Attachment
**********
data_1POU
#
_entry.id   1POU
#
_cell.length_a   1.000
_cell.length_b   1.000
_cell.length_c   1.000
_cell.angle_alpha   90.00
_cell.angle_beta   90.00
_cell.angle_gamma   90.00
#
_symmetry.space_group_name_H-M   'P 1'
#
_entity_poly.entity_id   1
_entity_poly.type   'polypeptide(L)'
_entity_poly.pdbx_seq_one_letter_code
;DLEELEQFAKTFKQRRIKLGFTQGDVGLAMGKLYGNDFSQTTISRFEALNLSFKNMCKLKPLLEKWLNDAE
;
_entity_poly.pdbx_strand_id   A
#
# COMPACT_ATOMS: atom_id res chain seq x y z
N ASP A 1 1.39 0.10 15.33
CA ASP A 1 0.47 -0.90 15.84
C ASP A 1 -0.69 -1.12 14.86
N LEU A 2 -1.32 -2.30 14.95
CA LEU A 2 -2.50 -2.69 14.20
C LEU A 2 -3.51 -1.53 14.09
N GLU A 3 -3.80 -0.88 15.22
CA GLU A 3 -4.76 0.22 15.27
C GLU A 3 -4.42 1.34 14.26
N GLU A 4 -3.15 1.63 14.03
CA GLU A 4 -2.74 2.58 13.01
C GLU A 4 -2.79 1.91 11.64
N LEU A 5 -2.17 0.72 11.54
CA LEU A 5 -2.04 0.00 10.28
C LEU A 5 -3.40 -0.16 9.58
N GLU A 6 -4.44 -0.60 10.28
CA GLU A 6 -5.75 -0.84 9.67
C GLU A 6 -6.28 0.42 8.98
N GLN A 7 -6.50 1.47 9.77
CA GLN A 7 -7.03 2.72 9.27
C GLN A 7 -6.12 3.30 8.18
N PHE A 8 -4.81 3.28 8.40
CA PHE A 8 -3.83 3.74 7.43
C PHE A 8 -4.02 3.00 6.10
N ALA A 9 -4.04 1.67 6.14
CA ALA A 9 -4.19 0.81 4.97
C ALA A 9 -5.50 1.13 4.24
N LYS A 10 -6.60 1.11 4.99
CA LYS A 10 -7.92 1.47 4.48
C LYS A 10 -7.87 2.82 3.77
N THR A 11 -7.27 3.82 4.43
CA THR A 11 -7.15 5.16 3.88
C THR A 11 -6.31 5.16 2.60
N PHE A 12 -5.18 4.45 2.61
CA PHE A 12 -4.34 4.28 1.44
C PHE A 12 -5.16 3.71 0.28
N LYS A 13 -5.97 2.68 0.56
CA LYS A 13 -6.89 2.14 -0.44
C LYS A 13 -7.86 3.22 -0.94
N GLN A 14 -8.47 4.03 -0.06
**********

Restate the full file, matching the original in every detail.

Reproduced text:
data_1POU
#
_entry.id   1POU
#
_cell.length_a   1.000
_cell.length_b   1.000
_cell.length_c   1.000
_cell.angle_alpha   90.00
_cell.angle_beta   90.00
_cell.angle_gamma   90.00
#
_symmetry.space_group_name_H-M   'P 1'
#
_entity_poly.entity_id   1
_entity_poly.type   'polypeptide(L)'
_entity_poly.pdbx_seq_one_letter_code
;DLEELEQFAKTFKQRRIKLGFTQGDVGLAMGKLYGNDFSQTTISRFEALNLSFKNMCKLKPLLEKWLNDAE
;
_entity_poly.pdbx_strand_id   A
#
# COMPACT_ATOMS: atom_id res chain seq x y z
N ASP A 1 1.39 0.10 15.33
CA ASP A 1 0.47 -0.90 15.84
C ASP A 1 -0.69 -1.12 14.86
N LEU A 2 -1.32 -2.30 14.95
CA LEU A 2 -2.50 -2.69 14.20
C LEU A 2 -3.51 -1.53 14.09
N GLU A 3 -3.80 -0.88 15.22
CA GLU A 3 -4.76 0.22 15.27
C GLU A 3 -4.42 1.34 14.26
N GLU A 4 -3.15 1.63 14.03
CA GLU A 4 -2.74 2.58 13.01
C GLU A 4 -2.79 1.91 11.64
N LEU A 5 -2.17 0.72 11.54
CA LEU A 5 -2.04 0.00 10.28
C LEU A 5 -3.40 -0.16 9.58
N GLU A 6 -4.44 -0.60 10.28
CA GLU A 6 -5.75 -0.84 9.67
C GLU A 6 -6.28 0.42 8.98
N GLN A 7 -6.50 1.47 9.77
CA GLN A 7 -7.03 2.72 9.27
C GLN A 7 -6.12 3.30 8.18
N PHE A 8 -4.81 3.28 8.40
CA PHE A 8 -3.83 3.74 7.43
C PHE A 8 -4.02 3.00 6.10
N ALA A 9 -4.04 1.67 6.14
CA ALA A 9 -4.19 0.81 4.97
C ALA A 9 -5.50 1.13 4.24
N LYS A 10 -6.60 1.11 4.99
CA LYS A 10 -7.92 1.47 4.48
C LYS A 10 -7.87 2.82 3.77
N THR A 11 -7.27 3.82 4.43
CA THR A 11 -7.15 5.16 3.88
C THR A 11 -6.31 5.16 2.60
N PHE A 12 -5.18 4.45 2.61
CA PHE A 12 -4.34 4.28 1.44
C PHE A 12 -5.16 3.71 0.28
N LYS A 13 -5.97 2.68 0.56
CA LYS A 13 -6.89 2.14 -0.44
C LYS A 13 -7.86 3.22 -0.94
N GLN A 14 -8.47 4.03 -0.06